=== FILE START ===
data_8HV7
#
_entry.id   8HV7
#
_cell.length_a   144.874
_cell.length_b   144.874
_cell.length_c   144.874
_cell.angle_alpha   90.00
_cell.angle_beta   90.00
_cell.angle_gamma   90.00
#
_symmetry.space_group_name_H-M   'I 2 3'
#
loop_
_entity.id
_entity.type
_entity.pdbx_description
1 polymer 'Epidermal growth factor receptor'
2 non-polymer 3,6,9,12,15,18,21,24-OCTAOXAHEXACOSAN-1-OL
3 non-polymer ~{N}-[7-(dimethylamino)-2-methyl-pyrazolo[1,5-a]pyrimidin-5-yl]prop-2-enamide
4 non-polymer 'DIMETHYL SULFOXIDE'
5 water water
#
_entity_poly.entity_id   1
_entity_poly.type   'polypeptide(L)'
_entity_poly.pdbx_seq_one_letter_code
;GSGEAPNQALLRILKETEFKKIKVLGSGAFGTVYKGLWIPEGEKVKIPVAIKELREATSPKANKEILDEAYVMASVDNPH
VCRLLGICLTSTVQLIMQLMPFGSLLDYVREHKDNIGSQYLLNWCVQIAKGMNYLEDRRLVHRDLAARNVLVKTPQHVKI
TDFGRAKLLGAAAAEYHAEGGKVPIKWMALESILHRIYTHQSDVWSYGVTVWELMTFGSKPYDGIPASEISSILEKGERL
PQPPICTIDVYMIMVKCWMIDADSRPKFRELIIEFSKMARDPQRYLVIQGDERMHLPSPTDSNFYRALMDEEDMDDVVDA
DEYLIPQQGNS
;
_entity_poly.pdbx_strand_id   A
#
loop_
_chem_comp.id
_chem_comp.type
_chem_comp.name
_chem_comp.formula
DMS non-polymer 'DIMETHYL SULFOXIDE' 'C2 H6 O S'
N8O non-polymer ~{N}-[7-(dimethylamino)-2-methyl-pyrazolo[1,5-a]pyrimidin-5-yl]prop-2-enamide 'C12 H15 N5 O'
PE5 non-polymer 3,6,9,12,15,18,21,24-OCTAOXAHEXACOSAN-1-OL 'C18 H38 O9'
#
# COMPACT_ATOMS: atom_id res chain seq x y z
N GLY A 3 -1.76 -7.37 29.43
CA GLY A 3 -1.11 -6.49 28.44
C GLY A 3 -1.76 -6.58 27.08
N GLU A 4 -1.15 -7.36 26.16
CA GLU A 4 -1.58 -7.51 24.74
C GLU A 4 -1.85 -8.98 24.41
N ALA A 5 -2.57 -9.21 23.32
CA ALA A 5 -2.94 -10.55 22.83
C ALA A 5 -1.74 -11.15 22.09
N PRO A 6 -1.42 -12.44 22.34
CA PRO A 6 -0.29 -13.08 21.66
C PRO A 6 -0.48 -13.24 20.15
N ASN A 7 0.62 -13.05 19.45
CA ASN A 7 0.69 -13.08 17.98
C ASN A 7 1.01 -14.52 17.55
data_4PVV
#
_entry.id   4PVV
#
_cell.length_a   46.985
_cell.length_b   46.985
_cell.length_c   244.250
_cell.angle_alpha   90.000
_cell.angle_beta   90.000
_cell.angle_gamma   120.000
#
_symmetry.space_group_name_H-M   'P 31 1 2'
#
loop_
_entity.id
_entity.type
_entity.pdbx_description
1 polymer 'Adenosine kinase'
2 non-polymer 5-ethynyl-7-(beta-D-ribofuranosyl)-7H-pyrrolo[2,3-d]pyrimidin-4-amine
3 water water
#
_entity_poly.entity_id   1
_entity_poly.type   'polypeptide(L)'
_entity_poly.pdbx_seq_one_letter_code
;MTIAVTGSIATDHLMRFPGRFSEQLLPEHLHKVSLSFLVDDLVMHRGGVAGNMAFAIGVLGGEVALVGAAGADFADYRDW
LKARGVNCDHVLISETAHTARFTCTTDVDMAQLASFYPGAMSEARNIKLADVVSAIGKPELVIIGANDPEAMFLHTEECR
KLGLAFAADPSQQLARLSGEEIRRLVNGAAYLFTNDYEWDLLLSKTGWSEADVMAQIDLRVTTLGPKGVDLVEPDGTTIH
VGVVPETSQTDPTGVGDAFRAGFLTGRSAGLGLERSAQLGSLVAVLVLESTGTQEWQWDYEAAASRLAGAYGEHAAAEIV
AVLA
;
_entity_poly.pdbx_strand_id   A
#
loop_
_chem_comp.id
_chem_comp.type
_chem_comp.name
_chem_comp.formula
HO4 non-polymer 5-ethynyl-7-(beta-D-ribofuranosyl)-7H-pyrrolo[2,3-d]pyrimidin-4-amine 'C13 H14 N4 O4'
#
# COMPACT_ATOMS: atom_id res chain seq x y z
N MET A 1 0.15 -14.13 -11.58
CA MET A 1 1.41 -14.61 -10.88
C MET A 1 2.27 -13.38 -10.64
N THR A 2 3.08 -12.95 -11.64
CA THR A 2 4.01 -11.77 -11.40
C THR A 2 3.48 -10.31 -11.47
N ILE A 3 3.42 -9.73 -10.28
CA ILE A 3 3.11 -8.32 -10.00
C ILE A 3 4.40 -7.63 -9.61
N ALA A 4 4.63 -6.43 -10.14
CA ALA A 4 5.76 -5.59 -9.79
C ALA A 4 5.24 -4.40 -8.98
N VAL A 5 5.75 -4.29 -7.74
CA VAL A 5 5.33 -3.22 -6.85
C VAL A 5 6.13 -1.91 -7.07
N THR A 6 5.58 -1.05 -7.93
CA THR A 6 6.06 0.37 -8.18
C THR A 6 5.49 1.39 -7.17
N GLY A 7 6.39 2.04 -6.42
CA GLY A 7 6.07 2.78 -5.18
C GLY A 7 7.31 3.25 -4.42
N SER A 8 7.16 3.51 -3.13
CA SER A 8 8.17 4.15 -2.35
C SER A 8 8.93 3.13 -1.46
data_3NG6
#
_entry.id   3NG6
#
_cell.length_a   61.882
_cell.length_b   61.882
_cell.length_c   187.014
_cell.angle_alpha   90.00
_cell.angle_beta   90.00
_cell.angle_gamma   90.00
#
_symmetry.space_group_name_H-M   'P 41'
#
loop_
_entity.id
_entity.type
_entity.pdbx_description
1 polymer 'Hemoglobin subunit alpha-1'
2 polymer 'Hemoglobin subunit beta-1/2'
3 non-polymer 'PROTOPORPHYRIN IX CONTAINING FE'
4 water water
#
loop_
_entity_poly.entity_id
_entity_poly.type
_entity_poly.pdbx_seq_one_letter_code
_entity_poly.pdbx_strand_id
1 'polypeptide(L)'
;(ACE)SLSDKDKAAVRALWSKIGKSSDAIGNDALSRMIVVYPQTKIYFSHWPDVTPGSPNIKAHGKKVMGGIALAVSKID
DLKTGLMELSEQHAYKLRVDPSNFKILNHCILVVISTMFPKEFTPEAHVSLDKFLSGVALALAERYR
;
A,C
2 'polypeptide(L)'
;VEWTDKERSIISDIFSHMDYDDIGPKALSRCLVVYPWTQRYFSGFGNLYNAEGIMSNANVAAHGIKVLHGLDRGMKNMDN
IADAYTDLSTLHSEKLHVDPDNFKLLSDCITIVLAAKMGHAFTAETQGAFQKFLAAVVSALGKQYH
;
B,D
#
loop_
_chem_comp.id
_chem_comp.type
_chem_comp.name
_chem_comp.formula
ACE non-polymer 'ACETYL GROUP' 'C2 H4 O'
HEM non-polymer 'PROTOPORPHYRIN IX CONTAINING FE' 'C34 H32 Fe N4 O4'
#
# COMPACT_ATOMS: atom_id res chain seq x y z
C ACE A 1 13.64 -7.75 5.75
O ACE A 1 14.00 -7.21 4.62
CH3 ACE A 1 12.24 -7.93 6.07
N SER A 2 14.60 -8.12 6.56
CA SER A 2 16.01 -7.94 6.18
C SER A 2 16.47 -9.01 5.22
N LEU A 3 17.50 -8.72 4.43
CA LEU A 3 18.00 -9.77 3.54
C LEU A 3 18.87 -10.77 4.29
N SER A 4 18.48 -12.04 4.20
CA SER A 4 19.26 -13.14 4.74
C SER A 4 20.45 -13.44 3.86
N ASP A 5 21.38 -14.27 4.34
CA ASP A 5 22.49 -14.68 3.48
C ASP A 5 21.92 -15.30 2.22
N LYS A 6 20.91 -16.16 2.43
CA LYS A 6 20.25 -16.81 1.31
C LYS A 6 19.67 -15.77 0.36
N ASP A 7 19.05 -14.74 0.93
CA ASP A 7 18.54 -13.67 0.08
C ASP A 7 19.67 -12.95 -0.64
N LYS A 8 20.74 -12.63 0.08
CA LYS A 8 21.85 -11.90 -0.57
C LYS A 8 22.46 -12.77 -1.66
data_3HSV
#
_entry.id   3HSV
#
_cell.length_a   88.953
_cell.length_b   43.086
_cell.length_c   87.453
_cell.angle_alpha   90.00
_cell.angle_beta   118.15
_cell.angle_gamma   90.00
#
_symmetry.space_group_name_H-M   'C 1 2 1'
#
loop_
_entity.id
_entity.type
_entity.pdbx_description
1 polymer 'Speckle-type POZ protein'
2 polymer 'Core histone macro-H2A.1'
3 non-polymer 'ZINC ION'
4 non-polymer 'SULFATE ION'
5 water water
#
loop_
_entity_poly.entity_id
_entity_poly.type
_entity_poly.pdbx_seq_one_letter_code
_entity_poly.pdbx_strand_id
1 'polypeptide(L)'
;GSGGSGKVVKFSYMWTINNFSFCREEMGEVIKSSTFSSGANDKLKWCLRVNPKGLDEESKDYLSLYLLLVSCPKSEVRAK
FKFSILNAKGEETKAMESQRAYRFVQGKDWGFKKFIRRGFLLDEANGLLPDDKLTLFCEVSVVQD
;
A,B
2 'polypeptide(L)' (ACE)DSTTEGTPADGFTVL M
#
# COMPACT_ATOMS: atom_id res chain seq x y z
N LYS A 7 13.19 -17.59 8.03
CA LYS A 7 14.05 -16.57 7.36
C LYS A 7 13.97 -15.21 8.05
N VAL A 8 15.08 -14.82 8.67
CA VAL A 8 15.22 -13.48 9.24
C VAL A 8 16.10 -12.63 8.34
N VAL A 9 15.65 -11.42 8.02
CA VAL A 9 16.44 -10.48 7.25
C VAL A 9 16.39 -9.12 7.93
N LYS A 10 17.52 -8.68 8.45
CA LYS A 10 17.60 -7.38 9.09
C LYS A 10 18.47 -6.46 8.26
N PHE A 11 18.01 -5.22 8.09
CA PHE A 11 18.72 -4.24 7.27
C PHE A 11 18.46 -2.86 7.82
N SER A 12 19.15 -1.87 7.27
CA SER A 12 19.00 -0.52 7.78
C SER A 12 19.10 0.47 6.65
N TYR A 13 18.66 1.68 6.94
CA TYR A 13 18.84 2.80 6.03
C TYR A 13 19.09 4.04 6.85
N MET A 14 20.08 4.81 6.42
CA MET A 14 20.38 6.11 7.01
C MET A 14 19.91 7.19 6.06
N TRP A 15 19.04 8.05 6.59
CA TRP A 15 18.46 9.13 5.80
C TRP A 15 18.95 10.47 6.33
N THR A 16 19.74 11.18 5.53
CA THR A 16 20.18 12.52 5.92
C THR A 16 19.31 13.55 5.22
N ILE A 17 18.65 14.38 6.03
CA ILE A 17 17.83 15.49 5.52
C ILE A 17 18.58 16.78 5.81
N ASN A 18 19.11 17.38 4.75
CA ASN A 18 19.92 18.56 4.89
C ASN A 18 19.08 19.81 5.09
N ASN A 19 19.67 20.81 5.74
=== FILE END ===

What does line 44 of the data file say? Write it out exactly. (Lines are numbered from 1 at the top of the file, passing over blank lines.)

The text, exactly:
# COMPACT_ATOMS: atom_id res chain seq x y z